David Gregory-Kumar, BBC Midlands Today’s Science and Environmental correspondent visited the lab of EESE’s Human Interface Technologies Team this week to interview Professor Bob Stone on his research addressing the use of Virtual Reality scenes of nature in the Intensive Care Unit of the Queen Elizabeth Hospital.
Bob explained that, in collaboration with trauma and pain specialists at the QE, his VR team has, over the past 3 years, been reconstructing two scenes of nature based on real-world locations – Wembury Bay and Burrator in South Devon. The work is based on US studies conducted in the 1980s, when it was found that hospital window views onto scenes of real nature had positive impacts on the health and recovery timelines of patients recovering from open surgery.
The research being conducted by the HIT Team and the QE clinicians is approaching the end of its initial experimental stage, with 28 out of 30 patients having experienced the Virtual Wembury system as part of their stay in Intensive Care.
Bob went on to comment that, although the feedback from patients and relatives, plus nursing and clinical staff has been very positive, there is an enormous amount of data to analyse before it will be possible to make confident statements about the impact of the VR “treatment” on such outcomes as improved sleep quality, reduction in episodes of delirium or the time to transfer patients to mainstream wards.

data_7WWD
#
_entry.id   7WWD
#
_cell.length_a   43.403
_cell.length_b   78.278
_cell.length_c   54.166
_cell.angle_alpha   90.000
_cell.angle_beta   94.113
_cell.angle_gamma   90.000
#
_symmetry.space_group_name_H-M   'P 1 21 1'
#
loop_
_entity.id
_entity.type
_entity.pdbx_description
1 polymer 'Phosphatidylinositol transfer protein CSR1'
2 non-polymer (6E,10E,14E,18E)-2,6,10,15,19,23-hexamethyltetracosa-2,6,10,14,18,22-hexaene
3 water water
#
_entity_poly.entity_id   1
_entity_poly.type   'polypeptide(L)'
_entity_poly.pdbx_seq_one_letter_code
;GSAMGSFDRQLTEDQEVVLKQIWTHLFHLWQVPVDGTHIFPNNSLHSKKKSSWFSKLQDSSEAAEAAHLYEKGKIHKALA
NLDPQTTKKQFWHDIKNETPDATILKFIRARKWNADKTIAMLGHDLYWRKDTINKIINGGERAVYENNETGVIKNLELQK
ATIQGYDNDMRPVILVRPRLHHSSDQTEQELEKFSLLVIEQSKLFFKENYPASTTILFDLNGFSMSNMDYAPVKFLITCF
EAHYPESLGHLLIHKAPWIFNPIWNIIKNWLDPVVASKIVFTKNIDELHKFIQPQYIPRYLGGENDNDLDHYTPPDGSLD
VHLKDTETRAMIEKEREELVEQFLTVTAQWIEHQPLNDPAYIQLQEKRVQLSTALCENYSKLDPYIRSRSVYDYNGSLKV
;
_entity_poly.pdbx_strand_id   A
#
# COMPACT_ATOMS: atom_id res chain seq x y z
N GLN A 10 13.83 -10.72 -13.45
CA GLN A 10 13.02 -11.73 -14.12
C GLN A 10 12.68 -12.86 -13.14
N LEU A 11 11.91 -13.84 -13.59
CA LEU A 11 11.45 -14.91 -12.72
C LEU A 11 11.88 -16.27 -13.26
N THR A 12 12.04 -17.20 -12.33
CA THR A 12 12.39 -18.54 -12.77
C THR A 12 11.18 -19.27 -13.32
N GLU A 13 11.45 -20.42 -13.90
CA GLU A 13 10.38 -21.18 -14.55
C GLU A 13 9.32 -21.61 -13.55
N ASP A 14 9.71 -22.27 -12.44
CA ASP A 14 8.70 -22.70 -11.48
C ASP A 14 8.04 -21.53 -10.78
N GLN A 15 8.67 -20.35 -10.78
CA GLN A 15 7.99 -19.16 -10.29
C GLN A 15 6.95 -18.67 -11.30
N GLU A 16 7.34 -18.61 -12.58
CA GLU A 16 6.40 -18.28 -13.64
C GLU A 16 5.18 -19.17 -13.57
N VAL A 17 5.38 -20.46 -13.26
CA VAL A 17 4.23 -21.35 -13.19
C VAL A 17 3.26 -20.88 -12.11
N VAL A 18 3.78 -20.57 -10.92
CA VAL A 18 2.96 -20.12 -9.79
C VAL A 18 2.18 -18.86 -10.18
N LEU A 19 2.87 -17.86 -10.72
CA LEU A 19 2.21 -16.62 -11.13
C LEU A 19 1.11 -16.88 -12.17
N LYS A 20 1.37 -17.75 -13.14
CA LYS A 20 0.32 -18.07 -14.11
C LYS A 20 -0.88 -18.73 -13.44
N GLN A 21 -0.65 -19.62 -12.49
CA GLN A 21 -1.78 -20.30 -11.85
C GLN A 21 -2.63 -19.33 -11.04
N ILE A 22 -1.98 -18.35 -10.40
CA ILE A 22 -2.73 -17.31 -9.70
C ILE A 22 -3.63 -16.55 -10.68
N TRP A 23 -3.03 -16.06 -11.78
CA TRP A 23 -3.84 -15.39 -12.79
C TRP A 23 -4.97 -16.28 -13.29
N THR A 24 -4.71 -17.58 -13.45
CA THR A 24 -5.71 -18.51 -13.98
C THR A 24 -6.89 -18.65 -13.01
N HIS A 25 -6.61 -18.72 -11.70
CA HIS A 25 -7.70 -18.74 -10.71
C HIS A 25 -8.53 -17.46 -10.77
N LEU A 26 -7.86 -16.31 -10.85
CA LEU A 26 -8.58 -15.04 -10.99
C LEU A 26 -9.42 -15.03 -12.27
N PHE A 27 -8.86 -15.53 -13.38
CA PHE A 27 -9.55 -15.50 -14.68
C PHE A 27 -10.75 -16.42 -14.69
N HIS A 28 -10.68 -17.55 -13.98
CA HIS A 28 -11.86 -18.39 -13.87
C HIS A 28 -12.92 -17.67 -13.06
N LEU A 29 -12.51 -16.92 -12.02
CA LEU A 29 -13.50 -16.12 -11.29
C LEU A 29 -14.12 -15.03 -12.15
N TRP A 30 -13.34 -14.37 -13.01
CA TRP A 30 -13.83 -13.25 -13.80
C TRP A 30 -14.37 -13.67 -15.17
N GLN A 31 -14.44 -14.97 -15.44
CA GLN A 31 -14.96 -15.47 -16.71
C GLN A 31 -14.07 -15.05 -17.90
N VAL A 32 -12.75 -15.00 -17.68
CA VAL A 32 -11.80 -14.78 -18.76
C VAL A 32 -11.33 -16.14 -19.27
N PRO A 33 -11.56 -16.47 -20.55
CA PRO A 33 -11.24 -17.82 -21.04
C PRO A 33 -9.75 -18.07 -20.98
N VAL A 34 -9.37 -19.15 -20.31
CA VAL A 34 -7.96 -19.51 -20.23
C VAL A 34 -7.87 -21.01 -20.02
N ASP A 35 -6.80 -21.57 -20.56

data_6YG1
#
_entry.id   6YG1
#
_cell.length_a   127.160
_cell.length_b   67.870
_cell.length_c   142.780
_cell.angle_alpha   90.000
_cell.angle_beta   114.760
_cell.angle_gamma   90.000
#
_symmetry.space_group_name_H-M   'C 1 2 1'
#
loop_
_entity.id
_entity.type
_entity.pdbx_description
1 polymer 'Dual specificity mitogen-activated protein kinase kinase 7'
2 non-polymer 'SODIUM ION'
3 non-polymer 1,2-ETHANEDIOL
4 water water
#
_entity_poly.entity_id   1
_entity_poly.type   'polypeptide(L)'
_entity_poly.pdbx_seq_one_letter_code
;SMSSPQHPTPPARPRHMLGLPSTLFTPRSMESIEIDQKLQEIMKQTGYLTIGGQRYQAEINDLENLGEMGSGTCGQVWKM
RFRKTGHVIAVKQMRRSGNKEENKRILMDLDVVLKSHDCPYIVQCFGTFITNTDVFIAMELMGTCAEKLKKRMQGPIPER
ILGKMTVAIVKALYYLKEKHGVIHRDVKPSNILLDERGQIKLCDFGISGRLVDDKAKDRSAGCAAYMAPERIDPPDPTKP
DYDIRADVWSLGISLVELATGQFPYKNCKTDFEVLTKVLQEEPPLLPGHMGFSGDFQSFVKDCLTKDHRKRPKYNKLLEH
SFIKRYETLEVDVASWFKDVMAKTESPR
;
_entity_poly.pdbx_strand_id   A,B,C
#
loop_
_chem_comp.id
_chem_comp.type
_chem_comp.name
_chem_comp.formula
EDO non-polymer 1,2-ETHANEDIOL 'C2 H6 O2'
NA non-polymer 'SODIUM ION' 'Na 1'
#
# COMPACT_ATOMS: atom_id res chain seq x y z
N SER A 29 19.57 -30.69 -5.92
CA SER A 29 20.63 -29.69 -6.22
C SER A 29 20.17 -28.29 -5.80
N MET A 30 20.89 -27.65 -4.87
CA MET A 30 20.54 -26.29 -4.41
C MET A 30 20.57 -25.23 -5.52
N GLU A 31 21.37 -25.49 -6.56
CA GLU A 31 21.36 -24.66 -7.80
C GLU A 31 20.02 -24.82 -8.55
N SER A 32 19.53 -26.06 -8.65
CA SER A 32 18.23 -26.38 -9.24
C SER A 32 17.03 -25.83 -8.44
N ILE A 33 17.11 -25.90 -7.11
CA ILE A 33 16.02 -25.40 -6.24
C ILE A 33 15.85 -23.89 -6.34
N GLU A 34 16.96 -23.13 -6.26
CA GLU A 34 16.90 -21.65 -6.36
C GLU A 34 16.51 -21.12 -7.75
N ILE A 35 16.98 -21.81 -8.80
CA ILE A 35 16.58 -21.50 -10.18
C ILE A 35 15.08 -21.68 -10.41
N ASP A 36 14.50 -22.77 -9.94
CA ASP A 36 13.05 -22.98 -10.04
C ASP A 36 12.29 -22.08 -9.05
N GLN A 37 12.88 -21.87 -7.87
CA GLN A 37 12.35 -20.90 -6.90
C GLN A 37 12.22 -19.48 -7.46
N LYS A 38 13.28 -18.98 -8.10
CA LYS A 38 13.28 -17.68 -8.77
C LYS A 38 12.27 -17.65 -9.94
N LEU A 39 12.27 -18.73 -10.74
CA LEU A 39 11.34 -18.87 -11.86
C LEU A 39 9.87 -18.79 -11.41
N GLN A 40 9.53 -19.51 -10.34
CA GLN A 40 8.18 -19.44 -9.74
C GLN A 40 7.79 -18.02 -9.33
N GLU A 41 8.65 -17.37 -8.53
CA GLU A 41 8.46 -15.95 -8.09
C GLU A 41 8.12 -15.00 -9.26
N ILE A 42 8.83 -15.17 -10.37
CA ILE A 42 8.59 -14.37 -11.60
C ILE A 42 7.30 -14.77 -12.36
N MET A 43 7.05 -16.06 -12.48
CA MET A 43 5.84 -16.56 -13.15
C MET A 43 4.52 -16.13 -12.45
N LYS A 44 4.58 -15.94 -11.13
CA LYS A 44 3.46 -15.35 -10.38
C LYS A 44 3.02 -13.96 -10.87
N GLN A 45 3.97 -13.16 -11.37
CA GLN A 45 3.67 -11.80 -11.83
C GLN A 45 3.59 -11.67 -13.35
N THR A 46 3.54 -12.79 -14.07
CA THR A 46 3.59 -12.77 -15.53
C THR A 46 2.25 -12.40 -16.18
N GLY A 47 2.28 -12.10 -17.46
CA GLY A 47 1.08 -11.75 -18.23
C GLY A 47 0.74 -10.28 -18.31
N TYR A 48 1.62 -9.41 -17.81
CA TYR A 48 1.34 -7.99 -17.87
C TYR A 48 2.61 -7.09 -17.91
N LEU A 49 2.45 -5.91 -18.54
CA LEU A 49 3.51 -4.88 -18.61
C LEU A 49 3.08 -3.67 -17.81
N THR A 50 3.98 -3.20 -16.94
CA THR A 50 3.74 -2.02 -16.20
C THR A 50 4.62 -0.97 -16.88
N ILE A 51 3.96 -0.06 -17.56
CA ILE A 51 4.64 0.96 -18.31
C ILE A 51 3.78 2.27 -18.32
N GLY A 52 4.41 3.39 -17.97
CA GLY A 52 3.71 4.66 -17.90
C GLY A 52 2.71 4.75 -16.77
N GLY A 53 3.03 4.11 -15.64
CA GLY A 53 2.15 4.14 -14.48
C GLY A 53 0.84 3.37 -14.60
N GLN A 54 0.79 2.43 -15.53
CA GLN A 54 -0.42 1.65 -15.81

David Gregory-Kumar also experienced a more recent development of the Virtual Wembury system. This version of the system is mounted behind a double-glazed window frame and is being designed as part of a research project to investigate how VR might be able to help the residents of elderly and dementia care homes. By viewing the coastal and lakeside scenes, it is hoped that individuals will be able to recall and share their experiences about days gone by, including visits to the seaside and countryside. In addition to the visual and sound effects, a basic scent delivery system is also being used, with the aim of increasing the “immersive” nature of the set-up and to exploit the potential healthcare effects of aromatherapy.
David, who is hosting the final stage of the BBC’s Dare to be Digital Roadshow at Birmingham’s Mailbox (weekend of 26 and 27 September), was also interested to hear about the interactive demonstrations the Team would be taking to the event. As well as the VR healthcare research, the Team will be showing off their recent achievements in virtual heritage, including the HMS A7 submarine and 17th Century Anne wrecksite reconstructions, automated 3D reconstruction technologies for remote surveys using small drones, and a number of VR headset and Augmented Reality experiences.